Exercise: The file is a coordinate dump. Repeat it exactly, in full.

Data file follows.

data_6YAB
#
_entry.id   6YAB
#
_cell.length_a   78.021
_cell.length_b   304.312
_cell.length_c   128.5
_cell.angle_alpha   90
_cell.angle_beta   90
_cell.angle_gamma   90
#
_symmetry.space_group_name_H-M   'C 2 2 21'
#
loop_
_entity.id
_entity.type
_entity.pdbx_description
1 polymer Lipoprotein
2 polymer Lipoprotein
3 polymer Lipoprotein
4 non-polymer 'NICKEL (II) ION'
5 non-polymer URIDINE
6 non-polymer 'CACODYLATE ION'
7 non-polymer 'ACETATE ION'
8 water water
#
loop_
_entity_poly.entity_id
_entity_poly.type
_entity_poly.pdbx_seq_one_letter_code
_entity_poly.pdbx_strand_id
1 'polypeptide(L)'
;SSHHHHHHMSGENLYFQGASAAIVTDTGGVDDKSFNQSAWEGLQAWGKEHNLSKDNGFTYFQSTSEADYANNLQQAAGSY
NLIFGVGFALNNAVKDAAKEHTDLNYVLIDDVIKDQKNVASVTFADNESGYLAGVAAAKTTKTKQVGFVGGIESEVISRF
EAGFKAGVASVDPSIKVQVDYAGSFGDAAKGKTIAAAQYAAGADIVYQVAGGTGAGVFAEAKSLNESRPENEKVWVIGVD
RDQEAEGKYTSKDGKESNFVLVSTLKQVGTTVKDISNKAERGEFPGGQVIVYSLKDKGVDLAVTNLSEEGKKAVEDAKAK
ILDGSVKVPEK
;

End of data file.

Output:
data_6YAB
#
_entry.id   6YAB
#
_cell.length_a   78.021
_cell.length_b   304.312
_cell.length_c   128.5
_cell.angle_alpha   90
_cell.angle_beta   90
_cell.angle_gamma   90
#
_symmetry.space_group_name_H-M   'C 2 2 21'
#
loop_
_entity.id
_entity.type
_entity.pdbx_description
1 polymer Lipoprotein
2 polymer Lipoprotein
3 polymer Lipoprotein
4 non-polymer 'NICKEL (II) ION'
5 non-polymer URIDINE
6 non-polymer 'CACODYLATE ION'
7 non-polymer 'ACETATE ION'
8 water water
#
loop_
_entity_poly.entity_id
_entity_poly.type
_entity_poly.pdbx_seq_one_letter_code
_entity_poly.pdbx_strand_id
1 'polypeptide(L)'
;SSHHHHHHMSGENLYFQGASAAIVTDTGGVDDKSFNQSAWEGLQAWGKEHNLSKDNGFTYFQSTSEADYANNLQQAAGSY
NLIFGVGFALNNAVKDAAKEHTDLNYVLIDDVIKDQKNVASVTFADNESGYLAGVAAAKTTKTKQVGFVGGIESEVISRF
EAGFKAGVASVDPSIKVQVDYAGSFGDAAKGKTIAAAQYAAGADIVYQVAGGTGAGVFAEAKSLNESRPENEKVWVIGVD
RDQEAEGKYTSKDGKESNFVLVSTLKQVGTTVKDISNKAERGEFPGGQVIVYSLKDKGVDLAVTNLSEEGKKAVEDAKAK
ILDGSVKVPEK
;